FIRST PERSON | Ronald Hobbs
Aunt Beebee — Bertha — and I were no kin at all. She was “that nice old colored woman” who worked at the Donut Hole. Her niece, Bettye, called her Aunt Beebee. It caught on with us regulars. The joint must have served 500 cups of joe a day and a couple of thousand donuts. But for all of the in-and-outers, only a few of us knew her secret name.
Bettye was 300 pounds of a scorching-tongued negress who worked graveyard. There was no need for a bouncer at the Donut Hole on her shift. Besides, in the back room the bakers, Buck and Chuck, packed some serious heat.
We came bleary-eyed and loud after the clubs closed. It was sugar time. Sugar and caffeine not so discreetly spiked with Korbel brandy. Bettye fussed over us like we were her own children, as if we were the little crosses, cable cars and bridges on her charm bracelet.
Aunt Beebee came on at 6, and after her soon followed the morning people. The newspaper readers and the cigarette smokers and the shift-changers throughout the city. Aunt Beebee wasn’t a small woman either, but she was a willow next to Bettye. I’ve seen love before; I’ve seen deception and bloody skulls on sidewalks — but I never saw a love like this one between the two of them. They even fussed at each other with love.
“Where’s the napkins at, bitch?”
“Find ’em your own fuckin’ self, I’m outta here, old lady!”
“Who you calling old lady, Miss Fat Ass! You coming for Earl’s gumbo tonight?”
“I made a sweet potato pie. What time?”
On one of those long weekend holidays, it was about 4 in the afternoon, there was nobody but me and Aunt Beebee in the Donut Hole. She brought over an apple fritter, broke it in half and we sat there together twisting off nibbles and licking the sugar off our fingers.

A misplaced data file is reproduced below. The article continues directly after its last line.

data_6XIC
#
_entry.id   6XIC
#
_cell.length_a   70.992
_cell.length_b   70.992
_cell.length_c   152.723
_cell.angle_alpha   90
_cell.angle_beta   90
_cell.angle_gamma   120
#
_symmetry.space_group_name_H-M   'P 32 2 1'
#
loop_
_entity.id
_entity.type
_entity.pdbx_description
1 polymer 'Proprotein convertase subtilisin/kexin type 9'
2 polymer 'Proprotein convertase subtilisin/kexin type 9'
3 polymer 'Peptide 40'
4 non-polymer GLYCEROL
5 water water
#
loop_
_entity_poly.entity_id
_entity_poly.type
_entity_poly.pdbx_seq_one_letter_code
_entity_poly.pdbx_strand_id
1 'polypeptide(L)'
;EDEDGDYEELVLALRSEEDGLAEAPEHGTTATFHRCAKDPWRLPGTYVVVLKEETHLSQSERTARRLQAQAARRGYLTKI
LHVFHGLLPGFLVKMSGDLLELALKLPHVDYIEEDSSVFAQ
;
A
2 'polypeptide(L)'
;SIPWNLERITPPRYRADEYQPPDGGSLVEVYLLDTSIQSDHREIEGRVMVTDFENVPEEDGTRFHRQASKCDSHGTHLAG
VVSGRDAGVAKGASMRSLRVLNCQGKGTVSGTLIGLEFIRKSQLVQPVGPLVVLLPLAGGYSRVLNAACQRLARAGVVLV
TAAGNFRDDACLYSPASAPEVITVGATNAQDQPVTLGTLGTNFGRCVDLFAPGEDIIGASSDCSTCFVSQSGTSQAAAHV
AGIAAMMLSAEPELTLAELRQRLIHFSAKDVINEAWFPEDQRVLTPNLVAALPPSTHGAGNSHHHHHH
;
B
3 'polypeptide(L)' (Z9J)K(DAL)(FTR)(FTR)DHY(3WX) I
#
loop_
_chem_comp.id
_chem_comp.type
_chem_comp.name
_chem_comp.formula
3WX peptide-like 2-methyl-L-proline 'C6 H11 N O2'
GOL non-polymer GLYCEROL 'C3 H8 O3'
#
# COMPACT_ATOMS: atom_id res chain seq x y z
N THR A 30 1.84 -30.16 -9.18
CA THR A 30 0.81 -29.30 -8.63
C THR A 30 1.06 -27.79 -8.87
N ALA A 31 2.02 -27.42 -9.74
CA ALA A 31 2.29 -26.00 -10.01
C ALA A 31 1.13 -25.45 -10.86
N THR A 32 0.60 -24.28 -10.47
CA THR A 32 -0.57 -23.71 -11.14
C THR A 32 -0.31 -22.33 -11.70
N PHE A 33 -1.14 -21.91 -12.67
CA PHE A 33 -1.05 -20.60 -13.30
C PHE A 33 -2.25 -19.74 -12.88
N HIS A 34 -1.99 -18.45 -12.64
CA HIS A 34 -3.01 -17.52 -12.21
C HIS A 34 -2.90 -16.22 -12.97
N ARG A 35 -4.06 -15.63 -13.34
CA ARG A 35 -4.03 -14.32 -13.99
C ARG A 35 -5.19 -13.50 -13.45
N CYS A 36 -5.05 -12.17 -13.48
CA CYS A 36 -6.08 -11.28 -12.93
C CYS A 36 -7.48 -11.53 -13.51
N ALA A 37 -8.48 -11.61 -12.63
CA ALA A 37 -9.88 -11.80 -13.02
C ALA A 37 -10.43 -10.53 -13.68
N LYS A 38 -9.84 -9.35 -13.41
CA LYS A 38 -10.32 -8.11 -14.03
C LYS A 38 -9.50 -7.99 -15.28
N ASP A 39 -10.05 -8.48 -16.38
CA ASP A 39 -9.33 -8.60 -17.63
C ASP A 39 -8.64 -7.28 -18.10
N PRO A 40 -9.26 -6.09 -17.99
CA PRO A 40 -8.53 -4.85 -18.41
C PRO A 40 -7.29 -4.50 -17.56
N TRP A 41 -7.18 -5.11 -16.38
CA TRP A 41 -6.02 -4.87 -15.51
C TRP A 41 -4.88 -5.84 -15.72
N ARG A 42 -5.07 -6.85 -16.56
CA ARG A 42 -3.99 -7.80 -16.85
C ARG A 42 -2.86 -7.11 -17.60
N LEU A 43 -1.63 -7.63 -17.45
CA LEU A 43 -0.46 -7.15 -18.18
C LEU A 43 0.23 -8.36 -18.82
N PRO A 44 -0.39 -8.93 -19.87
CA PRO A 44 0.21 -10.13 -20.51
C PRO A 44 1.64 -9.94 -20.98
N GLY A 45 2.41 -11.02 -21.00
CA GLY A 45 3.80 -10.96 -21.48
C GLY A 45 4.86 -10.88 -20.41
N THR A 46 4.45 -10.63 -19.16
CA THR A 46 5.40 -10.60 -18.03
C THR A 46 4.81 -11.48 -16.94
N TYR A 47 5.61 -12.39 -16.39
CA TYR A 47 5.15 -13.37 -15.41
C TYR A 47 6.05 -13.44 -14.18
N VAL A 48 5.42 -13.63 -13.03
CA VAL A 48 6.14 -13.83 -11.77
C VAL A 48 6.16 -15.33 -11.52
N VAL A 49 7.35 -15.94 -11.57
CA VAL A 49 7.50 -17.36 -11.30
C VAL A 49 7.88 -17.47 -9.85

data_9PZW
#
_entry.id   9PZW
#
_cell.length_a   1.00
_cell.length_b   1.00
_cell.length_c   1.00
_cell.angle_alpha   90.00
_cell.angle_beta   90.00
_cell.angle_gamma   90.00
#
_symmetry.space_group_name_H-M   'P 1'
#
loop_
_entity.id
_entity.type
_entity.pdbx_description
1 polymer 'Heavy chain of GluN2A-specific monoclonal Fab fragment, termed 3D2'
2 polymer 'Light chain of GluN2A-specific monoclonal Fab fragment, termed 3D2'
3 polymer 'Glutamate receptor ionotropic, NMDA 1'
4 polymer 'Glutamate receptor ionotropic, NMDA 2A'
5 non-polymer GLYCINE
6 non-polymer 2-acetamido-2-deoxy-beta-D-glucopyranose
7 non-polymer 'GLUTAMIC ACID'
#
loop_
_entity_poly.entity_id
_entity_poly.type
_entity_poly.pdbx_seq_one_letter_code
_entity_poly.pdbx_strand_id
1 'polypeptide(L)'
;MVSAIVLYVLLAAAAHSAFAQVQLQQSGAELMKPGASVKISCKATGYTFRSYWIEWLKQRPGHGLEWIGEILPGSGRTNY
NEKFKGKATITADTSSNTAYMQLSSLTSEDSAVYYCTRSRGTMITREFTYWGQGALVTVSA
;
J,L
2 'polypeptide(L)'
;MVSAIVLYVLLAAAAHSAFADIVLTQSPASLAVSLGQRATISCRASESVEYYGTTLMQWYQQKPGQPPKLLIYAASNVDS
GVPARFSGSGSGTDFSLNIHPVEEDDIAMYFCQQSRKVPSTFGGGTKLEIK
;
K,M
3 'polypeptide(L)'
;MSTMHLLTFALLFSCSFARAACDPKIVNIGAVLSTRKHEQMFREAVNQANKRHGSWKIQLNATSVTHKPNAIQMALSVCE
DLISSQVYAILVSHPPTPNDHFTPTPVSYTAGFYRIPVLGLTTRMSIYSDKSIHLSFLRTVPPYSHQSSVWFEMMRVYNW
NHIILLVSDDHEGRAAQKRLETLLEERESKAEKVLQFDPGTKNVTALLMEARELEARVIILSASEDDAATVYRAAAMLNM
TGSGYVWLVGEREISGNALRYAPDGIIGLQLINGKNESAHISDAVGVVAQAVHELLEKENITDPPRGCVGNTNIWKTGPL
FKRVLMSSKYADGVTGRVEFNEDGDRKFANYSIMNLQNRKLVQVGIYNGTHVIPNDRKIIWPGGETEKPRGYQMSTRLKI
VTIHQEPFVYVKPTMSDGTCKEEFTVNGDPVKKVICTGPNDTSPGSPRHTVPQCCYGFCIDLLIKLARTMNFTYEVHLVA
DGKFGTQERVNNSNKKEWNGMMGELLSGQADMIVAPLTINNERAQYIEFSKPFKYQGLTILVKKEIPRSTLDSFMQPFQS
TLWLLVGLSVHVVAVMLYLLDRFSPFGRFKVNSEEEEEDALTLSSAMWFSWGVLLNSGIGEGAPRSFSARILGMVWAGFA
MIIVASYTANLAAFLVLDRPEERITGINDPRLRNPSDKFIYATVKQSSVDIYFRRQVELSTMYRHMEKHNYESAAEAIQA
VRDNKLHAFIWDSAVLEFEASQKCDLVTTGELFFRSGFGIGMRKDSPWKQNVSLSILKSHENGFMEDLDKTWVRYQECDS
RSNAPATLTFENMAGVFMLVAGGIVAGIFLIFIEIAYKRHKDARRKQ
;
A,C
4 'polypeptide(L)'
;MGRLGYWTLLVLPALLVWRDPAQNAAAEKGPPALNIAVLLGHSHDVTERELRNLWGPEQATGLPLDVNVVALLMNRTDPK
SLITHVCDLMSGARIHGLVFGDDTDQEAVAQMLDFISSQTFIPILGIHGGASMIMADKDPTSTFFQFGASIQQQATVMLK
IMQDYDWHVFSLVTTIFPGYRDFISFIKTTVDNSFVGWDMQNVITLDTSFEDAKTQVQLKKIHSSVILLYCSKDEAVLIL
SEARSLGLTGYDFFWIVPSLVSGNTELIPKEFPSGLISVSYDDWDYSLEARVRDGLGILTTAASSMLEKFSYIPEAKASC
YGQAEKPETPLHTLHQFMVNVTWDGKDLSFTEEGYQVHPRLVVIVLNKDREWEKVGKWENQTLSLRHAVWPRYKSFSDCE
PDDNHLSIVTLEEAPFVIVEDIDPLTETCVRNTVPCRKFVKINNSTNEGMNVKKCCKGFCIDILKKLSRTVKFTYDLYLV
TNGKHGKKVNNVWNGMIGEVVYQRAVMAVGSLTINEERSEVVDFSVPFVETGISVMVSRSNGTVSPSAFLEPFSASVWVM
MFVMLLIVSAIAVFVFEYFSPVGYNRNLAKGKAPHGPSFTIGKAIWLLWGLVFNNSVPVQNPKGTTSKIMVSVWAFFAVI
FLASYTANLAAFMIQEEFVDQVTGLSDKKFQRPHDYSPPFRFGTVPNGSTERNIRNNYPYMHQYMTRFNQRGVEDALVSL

“Know what I believe?” Beebee more said than asked. “I b’leeve like the Jehovah Witness people, you got to call God by his right name or he can’t hear a word you’re saying. I’ve tried. I even sent a $5 seed of faith to Reverend Ike. It’s been two weeks now and I ain’t seen a god damned nickel.”
Outside, old Mr. Jessee had just put his ’62 Impala in park and turned off the key. The old junker chug-a-chugged until it died. Now we were three people picking at an apple fritter and licking our fingers.
“Mr. Jessee,” I asked, “if the Lord needed $20 would you give it him?”
“Hell’s bells, if the Lord needed 20 I’d give him 40, no questions asked.”
“He needs it, Mr. Jessee. Put the money in my hand and He will show you not one, but three miracles, three blessings in real time. Someone has planted a seed of faith and you have been chosen to raise that seed up and bring it to blossom!”
Mr. Jessee suffered over that. He squinched up his eyes and made a funny mouth. He scratched his nappy hair. He wiped the crumbs of sugar on his pants. Then he reached into his pocket and gave me $40. I wadded the bills up into a little ball and held it to Aunt Beebee’s open hand. “Jehovah God!” she shouted, “Thank you, Jesus! Hallelujah!”
Mr. Jessee shook his head. “You never know. You just never know how you might be a part of the mysterious workin’s of the Lord.”